The Democratic Party said on Monday that it aims to uncover the full truth on former chief executive Leung Chun-ying’s financial dealings with Australian firm UGL, thanks to a further investigation it is initiating into the former leader with financial backing from the public.
The truth behind the deal between Leung and UGL many years ago will hopefully come out in the open once the investigation is completed, it said.
The comments came after the party successfully achieved the first-stage online crowdfunding goal of HK$2 million earlier that day to raise funds to finance a probe into the Leung-UGL affair.
The fundraising campaign, named “Wolf-Hunting Action”, saw HK$2.09 million being collected through online donations as of 11 am Tuesday after it was launched a week ago.
Democratic Party lawmaker Lam Cheuk-ting, one of the organizers of the campaign, said that he was grateful to the more than 5,800 people who donated money over the past week, the Hong Kong Economic Journal reports.
The public’s financial support shows that many people harbor doubts over Leung’s dealings and the payments he received from UGL, as well as his disclosures, Lam said.
As Leung sent legal letters to Lam and other campaign organizers warning them that they could face legal action for false accusations, it only prompted more people to support the party campaign, Lam added.
In October 2014, at the height of the pro-democracy protests, media reports surfaced that Leung had received HK$50 million in confidential payment from UGL as part of the latter’s 2011 purchase of DTZ, a once-UK-listed real estate services firm in which Leung had been a director.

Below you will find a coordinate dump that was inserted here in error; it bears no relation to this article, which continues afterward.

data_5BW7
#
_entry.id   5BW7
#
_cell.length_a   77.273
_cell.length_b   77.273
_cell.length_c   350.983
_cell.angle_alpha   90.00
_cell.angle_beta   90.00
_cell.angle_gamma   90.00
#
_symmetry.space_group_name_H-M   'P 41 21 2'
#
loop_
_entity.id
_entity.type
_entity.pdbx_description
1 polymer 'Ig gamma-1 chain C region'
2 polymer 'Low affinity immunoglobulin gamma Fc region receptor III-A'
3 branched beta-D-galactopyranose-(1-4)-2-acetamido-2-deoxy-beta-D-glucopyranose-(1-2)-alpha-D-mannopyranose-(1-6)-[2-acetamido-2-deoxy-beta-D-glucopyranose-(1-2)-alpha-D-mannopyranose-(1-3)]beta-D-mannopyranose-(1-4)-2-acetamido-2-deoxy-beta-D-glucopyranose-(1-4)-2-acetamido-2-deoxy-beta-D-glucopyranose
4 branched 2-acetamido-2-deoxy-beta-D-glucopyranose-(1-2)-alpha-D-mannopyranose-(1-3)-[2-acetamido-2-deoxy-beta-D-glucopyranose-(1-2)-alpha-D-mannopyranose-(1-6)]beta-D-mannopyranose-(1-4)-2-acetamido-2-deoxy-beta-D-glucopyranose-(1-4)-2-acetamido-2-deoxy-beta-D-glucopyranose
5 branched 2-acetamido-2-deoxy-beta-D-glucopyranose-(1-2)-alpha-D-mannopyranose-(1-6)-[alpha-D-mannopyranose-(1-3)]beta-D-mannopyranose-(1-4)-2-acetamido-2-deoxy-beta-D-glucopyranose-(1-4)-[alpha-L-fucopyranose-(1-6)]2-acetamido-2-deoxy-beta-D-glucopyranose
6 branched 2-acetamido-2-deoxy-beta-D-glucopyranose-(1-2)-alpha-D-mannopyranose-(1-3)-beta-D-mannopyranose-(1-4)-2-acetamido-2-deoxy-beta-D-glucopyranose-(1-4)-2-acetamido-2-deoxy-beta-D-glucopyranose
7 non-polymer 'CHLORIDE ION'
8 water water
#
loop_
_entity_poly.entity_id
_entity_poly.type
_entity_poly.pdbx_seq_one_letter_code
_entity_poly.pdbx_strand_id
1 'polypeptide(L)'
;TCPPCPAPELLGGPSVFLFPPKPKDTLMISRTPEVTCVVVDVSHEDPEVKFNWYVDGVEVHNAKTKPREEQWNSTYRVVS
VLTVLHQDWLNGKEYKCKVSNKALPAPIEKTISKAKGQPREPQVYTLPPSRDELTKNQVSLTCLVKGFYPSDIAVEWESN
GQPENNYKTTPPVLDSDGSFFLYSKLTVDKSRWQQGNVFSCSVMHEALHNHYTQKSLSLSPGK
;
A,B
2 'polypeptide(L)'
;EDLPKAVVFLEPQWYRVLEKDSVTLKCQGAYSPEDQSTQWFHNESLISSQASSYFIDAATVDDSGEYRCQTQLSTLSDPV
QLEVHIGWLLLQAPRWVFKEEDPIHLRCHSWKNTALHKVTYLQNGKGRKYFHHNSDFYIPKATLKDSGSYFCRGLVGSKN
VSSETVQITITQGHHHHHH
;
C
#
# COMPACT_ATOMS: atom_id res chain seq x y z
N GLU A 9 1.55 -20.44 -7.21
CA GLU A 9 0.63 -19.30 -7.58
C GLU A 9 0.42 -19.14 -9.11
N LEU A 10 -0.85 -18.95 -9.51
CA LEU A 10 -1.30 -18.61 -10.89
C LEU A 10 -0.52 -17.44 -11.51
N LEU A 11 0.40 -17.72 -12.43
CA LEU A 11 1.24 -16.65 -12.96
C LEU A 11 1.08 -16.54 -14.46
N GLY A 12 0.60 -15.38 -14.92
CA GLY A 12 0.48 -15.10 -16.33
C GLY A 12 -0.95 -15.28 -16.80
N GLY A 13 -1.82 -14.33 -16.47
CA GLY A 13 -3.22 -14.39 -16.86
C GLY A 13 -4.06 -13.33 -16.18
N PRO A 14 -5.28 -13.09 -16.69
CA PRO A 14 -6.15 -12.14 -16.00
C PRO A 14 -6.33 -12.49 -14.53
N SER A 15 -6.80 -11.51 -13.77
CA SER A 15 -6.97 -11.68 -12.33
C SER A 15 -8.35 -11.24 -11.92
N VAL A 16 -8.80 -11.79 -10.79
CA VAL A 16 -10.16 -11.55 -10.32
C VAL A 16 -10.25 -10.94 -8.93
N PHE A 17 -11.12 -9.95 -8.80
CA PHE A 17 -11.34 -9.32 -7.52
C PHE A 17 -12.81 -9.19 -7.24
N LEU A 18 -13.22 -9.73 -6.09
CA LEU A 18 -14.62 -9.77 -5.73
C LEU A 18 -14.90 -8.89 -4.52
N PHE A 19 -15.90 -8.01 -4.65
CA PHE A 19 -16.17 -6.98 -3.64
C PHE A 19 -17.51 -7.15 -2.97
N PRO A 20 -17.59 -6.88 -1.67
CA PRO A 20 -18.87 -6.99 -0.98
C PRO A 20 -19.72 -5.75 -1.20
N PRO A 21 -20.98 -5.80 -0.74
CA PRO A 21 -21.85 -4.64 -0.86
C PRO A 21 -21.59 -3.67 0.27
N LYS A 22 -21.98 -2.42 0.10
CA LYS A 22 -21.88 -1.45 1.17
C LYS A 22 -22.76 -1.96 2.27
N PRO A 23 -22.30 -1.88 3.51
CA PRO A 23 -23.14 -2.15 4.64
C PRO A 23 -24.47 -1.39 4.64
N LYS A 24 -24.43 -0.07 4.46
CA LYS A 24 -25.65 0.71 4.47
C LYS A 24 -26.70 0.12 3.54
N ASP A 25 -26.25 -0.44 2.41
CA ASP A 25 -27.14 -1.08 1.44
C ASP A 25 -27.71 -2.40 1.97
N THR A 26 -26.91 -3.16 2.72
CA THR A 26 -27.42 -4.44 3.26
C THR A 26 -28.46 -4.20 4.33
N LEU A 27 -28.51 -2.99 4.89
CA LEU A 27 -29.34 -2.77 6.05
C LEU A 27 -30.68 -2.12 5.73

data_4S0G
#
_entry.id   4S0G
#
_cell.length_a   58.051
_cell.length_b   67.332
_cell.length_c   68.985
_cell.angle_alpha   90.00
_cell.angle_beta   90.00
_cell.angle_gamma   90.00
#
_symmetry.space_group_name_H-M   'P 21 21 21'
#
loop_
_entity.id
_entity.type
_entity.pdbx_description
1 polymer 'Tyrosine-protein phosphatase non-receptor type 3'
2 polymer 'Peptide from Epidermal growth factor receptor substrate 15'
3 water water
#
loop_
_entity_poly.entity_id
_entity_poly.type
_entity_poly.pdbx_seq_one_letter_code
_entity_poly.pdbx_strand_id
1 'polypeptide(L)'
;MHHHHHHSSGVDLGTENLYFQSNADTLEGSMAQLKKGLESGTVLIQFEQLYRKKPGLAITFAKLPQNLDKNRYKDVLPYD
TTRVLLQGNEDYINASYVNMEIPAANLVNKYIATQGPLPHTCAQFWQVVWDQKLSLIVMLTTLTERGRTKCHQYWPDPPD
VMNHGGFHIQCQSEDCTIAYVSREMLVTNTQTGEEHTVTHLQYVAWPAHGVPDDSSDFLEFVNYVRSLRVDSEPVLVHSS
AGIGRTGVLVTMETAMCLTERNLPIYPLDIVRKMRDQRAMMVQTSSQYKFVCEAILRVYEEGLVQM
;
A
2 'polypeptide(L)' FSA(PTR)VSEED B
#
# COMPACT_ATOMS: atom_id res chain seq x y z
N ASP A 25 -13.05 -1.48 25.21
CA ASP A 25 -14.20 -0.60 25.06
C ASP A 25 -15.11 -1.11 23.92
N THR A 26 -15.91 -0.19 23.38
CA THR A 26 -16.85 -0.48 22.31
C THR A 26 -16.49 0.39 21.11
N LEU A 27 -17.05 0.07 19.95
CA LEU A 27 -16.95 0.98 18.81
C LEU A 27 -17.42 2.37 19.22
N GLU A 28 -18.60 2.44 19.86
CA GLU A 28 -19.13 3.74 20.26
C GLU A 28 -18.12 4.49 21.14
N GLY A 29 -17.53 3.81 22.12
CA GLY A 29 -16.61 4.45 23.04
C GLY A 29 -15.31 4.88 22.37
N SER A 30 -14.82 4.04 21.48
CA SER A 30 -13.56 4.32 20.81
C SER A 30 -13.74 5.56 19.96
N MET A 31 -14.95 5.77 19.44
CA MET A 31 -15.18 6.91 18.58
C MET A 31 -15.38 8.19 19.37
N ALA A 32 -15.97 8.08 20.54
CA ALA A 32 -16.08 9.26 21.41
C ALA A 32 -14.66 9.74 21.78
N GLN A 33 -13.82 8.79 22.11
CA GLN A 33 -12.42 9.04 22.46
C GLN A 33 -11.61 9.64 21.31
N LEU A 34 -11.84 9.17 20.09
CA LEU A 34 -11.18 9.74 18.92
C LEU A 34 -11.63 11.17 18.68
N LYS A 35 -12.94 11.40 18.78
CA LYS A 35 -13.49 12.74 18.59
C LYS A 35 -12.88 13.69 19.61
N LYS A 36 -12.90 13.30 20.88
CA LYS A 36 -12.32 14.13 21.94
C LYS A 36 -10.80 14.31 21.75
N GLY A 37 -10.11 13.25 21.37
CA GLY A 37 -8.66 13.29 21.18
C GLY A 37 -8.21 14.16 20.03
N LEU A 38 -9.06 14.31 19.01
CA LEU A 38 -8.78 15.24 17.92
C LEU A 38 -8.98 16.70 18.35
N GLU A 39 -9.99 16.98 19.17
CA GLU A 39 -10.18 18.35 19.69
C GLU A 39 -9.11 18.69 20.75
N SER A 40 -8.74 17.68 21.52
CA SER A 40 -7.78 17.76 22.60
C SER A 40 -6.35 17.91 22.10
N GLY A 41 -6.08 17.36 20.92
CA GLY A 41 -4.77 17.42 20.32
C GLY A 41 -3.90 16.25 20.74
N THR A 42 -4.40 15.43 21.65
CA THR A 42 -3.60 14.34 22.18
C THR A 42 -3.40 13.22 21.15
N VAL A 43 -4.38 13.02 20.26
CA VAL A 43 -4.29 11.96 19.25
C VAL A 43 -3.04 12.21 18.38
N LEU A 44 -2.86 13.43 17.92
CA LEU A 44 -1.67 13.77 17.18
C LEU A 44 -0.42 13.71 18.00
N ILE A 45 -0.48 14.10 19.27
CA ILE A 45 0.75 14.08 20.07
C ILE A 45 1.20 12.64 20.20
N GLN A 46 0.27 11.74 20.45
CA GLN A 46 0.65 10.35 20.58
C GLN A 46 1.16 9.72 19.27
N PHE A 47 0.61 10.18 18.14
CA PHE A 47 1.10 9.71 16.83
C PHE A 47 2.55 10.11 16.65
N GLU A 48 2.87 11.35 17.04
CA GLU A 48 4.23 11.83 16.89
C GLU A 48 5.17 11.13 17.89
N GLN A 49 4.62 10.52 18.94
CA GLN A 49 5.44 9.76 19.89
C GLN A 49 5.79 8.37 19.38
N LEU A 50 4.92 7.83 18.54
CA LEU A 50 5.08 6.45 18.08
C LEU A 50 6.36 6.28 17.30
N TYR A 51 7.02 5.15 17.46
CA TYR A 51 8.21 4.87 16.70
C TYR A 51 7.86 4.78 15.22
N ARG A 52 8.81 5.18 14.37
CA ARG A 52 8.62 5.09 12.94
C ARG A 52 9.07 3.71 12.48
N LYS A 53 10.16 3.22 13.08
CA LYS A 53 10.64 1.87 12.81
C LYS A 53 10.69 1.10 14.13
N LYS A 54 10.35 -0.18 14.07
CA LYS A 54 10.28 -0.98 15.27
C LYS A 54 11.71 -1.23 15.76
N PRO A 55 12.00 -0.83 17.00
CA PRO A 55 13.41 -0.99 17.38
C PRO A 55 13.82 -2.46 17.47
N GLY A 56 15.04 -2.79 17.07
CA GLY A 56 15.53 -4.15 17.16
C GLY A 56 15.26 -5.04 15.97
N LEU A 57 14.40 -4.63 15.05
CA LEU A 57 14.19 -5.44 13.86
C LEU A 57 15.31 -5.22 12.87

UGL would make the payment under a deal in which Leung had agreed not to establish or join a rival firm after the DTZ takeover.
The Australian firm allegedly paid Leung the amount in installments in 2012 and 2013, after he began serving as Hong Kong’s top leader.
The Democratic Party accused the then chief executive of failing to declare the payments and paying no taxes for it.
Leung, who is currently vice chairman of the National Committee of the Chinese People’s Political Consultative Conference, China’s top political advisory body, has denied any wrongdoing.
In 2016, the Legislative Council set up a select committee to inquire into whether Leung had complied with the declaration requirements, whether the UGL agreement had given rise to any conflict of interest, and whether the payments were taxable.
The move came as Independent Commission Against Corruption (ICAC), which began to look into the case in 2014, had not come up with any conclusion so far.
Senia Ng Sze-nok, a barrister and a Democratic Party member, said the funds raised will be used, among other things, to hire lawyers in the United Kingdom and Australia to provide their opinions on the case and to act as liaisons with enforcement agencies in the two countries, as well as archiving related documents for the public to access.
Ng said the work is estimated to take about six months and will be extended if needed.
Democratic Party lawmaker Andrew Wan Siu-kin said a committee made up of well-known and credible people in the society will manage the funds.
While Lam admitted that they cannot guarantee that the results of all the efforts may not be as what supporters of the campaign may hope for, he promised that every cent collected will be used for investigation purpose and that the money will be used with utmost efficiency.
ICAC Commissioner Simon Peh Yun-lu, meanwhile, reiterated at a Legco Finance Committee special meeting on Monday that he would not comment on the individual case.
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